Hi lubicksby4. Welcome to the forum. Why were the pads and rotors replaced so many times? Was it for the noise or were they worn out? There are a lot of little things experienced brake mechanics do during a routine brake job to prevent noises and there are a few things inexperienced people might do to cause noises. A common cause of a crunching noise is failure to place a light coating of high-temperature brake grease on the hub where the rotor mounts to. Failure to do so won't cause any damage or harm but it can cause a scary noise but mostly when cornering.
Rubber bushings in the suspension system can become dried and cause noises when the car goes up and down over bumpy roads and when the front of the car goes down during braking. Warped rotors will make the calipers slide sideways twice per tire revolution on their mounting brackets. If those mounts aren't cleaned and lubricated, any noise will be much louder.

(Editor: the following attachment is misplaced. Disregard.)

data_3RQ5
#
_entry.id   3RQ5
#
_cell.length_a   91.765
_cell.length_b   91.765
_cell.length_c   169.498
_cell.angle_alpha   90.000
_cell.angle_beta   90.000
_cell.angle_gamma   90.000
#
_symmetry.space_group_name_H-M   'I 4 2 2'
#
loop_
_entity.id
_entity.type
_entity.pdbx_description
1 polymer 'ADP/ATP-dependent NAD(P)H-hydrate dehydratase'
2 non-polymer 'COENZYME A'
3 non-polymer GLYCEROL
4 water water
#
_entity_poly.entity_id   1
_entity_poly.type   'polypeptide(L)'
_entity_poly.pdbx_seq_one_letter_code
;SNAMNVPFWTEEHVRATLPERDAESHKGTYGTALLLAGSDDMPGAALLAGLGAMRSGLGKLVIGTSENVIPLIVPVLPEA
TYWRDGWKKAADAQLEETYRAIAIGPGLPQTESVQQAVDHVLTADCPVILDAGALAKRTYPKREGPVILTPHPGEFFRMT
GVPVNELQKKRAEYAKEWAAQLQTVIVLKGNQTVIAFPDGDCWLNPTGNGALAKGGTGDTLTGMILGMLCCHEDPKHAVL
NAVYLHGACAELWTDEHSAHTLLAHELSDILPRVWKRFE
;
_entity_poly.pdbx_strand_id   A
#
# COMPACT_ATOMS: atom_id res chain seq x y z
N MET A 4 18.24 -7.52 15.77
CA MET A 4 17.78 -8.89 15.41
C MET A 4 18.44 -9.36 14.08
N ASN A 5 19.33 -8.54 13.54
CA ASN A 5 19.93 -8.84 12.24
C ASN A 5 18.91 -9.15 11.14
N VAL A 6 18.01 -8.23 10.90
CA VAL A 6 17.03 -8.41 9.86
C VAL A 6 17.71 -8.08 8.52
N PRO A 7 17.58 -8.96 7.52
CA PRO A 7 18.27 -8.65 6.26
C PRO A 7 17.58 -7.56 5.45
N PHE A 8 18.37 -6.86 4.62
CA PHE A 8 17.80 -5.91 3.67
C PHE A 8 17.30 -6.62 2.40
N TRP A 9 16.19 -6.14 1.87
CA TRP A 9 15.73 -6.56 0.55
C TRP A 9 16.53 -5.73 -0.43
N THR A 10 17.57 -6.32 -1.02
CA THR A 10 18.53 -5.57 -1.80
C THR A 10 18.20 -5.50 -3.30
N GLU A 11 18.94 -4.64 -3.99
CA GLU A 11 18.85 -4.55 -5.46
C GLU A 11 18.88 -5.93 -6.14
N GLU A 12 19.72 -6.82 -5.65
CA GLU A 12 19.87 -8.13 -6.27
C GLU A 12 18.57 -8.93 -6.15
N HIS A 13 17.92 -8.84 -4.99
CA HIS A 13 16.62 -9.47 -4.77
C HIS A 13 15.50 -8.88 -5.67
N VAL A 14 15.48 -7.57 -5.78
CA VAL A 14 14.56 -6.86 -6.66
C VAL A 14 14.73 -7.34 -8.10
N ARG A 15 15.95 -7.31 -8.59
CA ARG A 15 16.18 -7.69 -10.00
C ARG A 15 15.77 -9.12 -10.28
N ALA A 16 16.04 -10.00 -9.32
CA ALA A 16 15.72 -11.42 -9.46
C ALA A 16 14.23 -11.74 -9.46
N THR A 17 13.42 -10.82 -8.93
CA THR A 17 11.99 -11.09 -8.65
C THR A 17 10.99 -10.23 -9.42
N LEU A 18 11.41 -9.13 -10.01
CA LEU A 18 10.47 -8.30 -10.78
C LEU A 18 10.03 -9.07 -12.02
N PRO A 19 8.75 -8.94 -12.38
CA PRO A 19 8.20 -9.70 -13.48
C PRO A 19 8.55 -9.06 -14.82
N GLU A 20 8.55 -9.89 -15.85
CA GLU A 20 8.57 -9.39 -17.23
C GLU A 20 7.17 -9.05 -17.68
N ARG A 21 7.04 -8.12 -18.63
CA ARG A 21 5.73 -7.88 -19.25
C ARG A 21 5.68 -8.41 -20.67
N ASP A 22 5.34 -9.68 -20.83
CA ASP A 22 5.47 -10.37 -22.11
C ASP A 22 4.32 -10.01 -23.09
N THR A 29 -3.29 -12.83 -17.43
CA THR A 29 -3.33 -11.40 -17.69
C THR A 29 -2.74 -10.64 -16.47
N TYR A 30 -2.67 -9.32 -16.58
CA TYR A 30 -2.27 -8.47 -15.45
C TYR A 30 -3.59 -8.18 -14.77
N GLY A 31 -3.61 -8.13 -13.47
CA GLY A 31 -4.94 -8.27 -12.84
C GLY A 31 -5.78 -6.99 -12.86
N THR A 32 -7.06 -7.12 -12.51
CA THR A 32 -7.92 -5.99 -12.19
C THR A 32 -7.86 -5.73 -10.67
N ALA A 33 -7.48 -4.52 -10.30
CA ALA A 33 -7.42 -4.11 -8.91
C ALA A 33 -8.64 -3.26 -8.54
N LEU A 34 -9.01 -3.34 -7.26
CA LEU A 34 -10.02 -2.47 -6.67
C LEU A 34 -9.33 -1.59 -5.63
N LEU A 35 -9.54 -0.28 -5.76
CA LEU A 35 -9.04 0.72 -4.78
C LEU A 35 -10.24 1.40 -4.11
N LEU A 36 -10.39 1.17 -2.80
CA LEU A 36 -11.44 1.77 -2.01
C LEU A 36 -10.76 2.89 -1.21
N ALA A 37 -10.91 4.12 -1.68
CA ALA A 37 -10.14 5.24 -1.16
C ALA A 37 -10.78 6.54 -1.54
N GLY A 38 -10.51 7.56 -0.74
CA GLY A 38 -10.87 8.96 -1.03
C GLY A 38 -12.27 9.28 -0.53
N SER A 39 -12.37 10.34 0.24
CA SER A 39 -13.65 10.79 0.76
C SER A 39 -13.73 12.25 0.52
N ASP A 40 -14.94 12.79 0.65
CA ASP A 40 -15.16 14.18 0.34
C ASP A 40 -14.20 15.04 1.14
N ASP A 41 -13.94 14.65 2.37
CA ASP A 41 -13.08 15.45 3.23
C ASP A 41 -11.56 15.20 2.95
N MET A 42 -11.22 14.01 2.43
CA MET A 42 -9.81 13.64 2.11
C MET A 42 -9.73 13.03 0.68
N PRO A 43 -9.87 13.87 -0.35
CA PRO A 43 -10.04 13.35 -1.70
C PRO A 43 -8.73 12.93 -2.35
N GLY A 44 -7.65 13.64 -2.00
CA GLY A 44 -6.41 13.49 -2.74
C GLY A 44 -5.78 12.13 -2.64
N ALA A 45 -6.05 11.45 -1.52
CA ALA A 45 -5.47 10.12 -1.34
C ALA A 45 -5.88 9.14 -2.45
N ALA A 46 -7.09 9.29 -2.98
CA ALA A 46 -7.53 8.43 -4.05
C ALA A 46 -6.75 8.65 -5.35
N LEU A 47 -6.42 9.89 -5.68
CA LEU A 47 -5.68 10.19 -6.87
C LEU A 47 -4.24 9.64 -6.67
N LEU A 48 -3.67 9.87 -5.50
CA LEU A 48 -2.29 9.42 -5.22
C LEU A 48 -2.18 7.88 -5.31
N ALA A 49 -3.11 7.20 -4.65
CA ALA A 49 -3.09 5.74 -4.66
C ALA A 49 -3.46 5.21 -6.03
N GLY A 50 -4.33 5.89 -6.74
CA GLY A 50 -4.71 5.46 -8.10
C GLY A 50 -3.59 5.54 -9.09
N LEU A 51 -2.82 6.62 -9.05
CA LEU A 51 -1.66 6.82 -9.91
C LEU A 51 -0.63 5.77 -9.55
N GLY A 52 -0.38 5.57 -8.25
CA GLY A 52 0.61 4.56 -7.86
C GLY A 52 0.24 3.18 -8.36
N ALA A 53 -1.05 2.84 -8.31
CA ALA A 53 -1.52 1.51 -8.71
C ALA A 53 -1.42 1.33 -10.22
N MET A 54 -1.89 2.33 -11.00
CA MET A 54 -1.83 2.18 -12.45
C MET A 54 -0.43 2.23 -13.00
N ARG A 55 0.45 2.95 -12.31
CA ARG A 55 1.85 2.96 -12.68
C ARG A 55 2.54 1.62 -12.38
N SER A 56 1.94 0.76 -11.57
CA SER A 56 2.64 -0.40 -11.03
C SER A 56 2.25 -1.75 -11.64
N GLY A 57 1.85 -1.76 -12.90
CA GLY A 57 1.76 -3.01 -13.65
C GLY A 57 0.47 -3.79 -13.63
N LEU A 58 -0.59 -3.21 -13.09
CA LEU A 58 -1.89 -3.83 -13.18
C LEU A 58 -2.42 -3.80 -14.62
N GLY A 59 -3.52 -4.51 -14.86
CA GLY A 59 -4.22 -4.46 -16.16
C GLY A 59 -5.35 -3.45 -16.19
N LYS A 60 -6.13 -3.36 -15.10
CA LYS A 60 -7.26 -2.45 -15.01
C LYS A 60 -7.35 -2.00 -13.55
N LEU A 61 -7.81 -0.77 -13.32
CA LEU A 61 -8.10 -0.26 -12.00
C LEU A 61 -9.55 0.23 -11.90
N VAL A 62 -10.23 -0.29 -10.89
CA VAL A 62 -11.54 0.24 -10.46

Many of these noises can be found using a tool called a "Chassis Ear". It consists of six microphones that are placed at suspect points, then the car is driven while listening with headphones and switching between the microphones. Many mechanics have never heard of this tool but it has been used at dealerships at least since the mid 1990s.
Any other clues you can observe will help in the diagnosis of the noise. Do you ever hear it when not braking? If so, what conditions make it occur? Do you feel anything unusual in the steering wheel or brake pedal? Does the noise always occur at the same time or must the brakes be warmed up first from performing a few stops?
Tuesday, June 22nd, 2010 AT 2:39 PM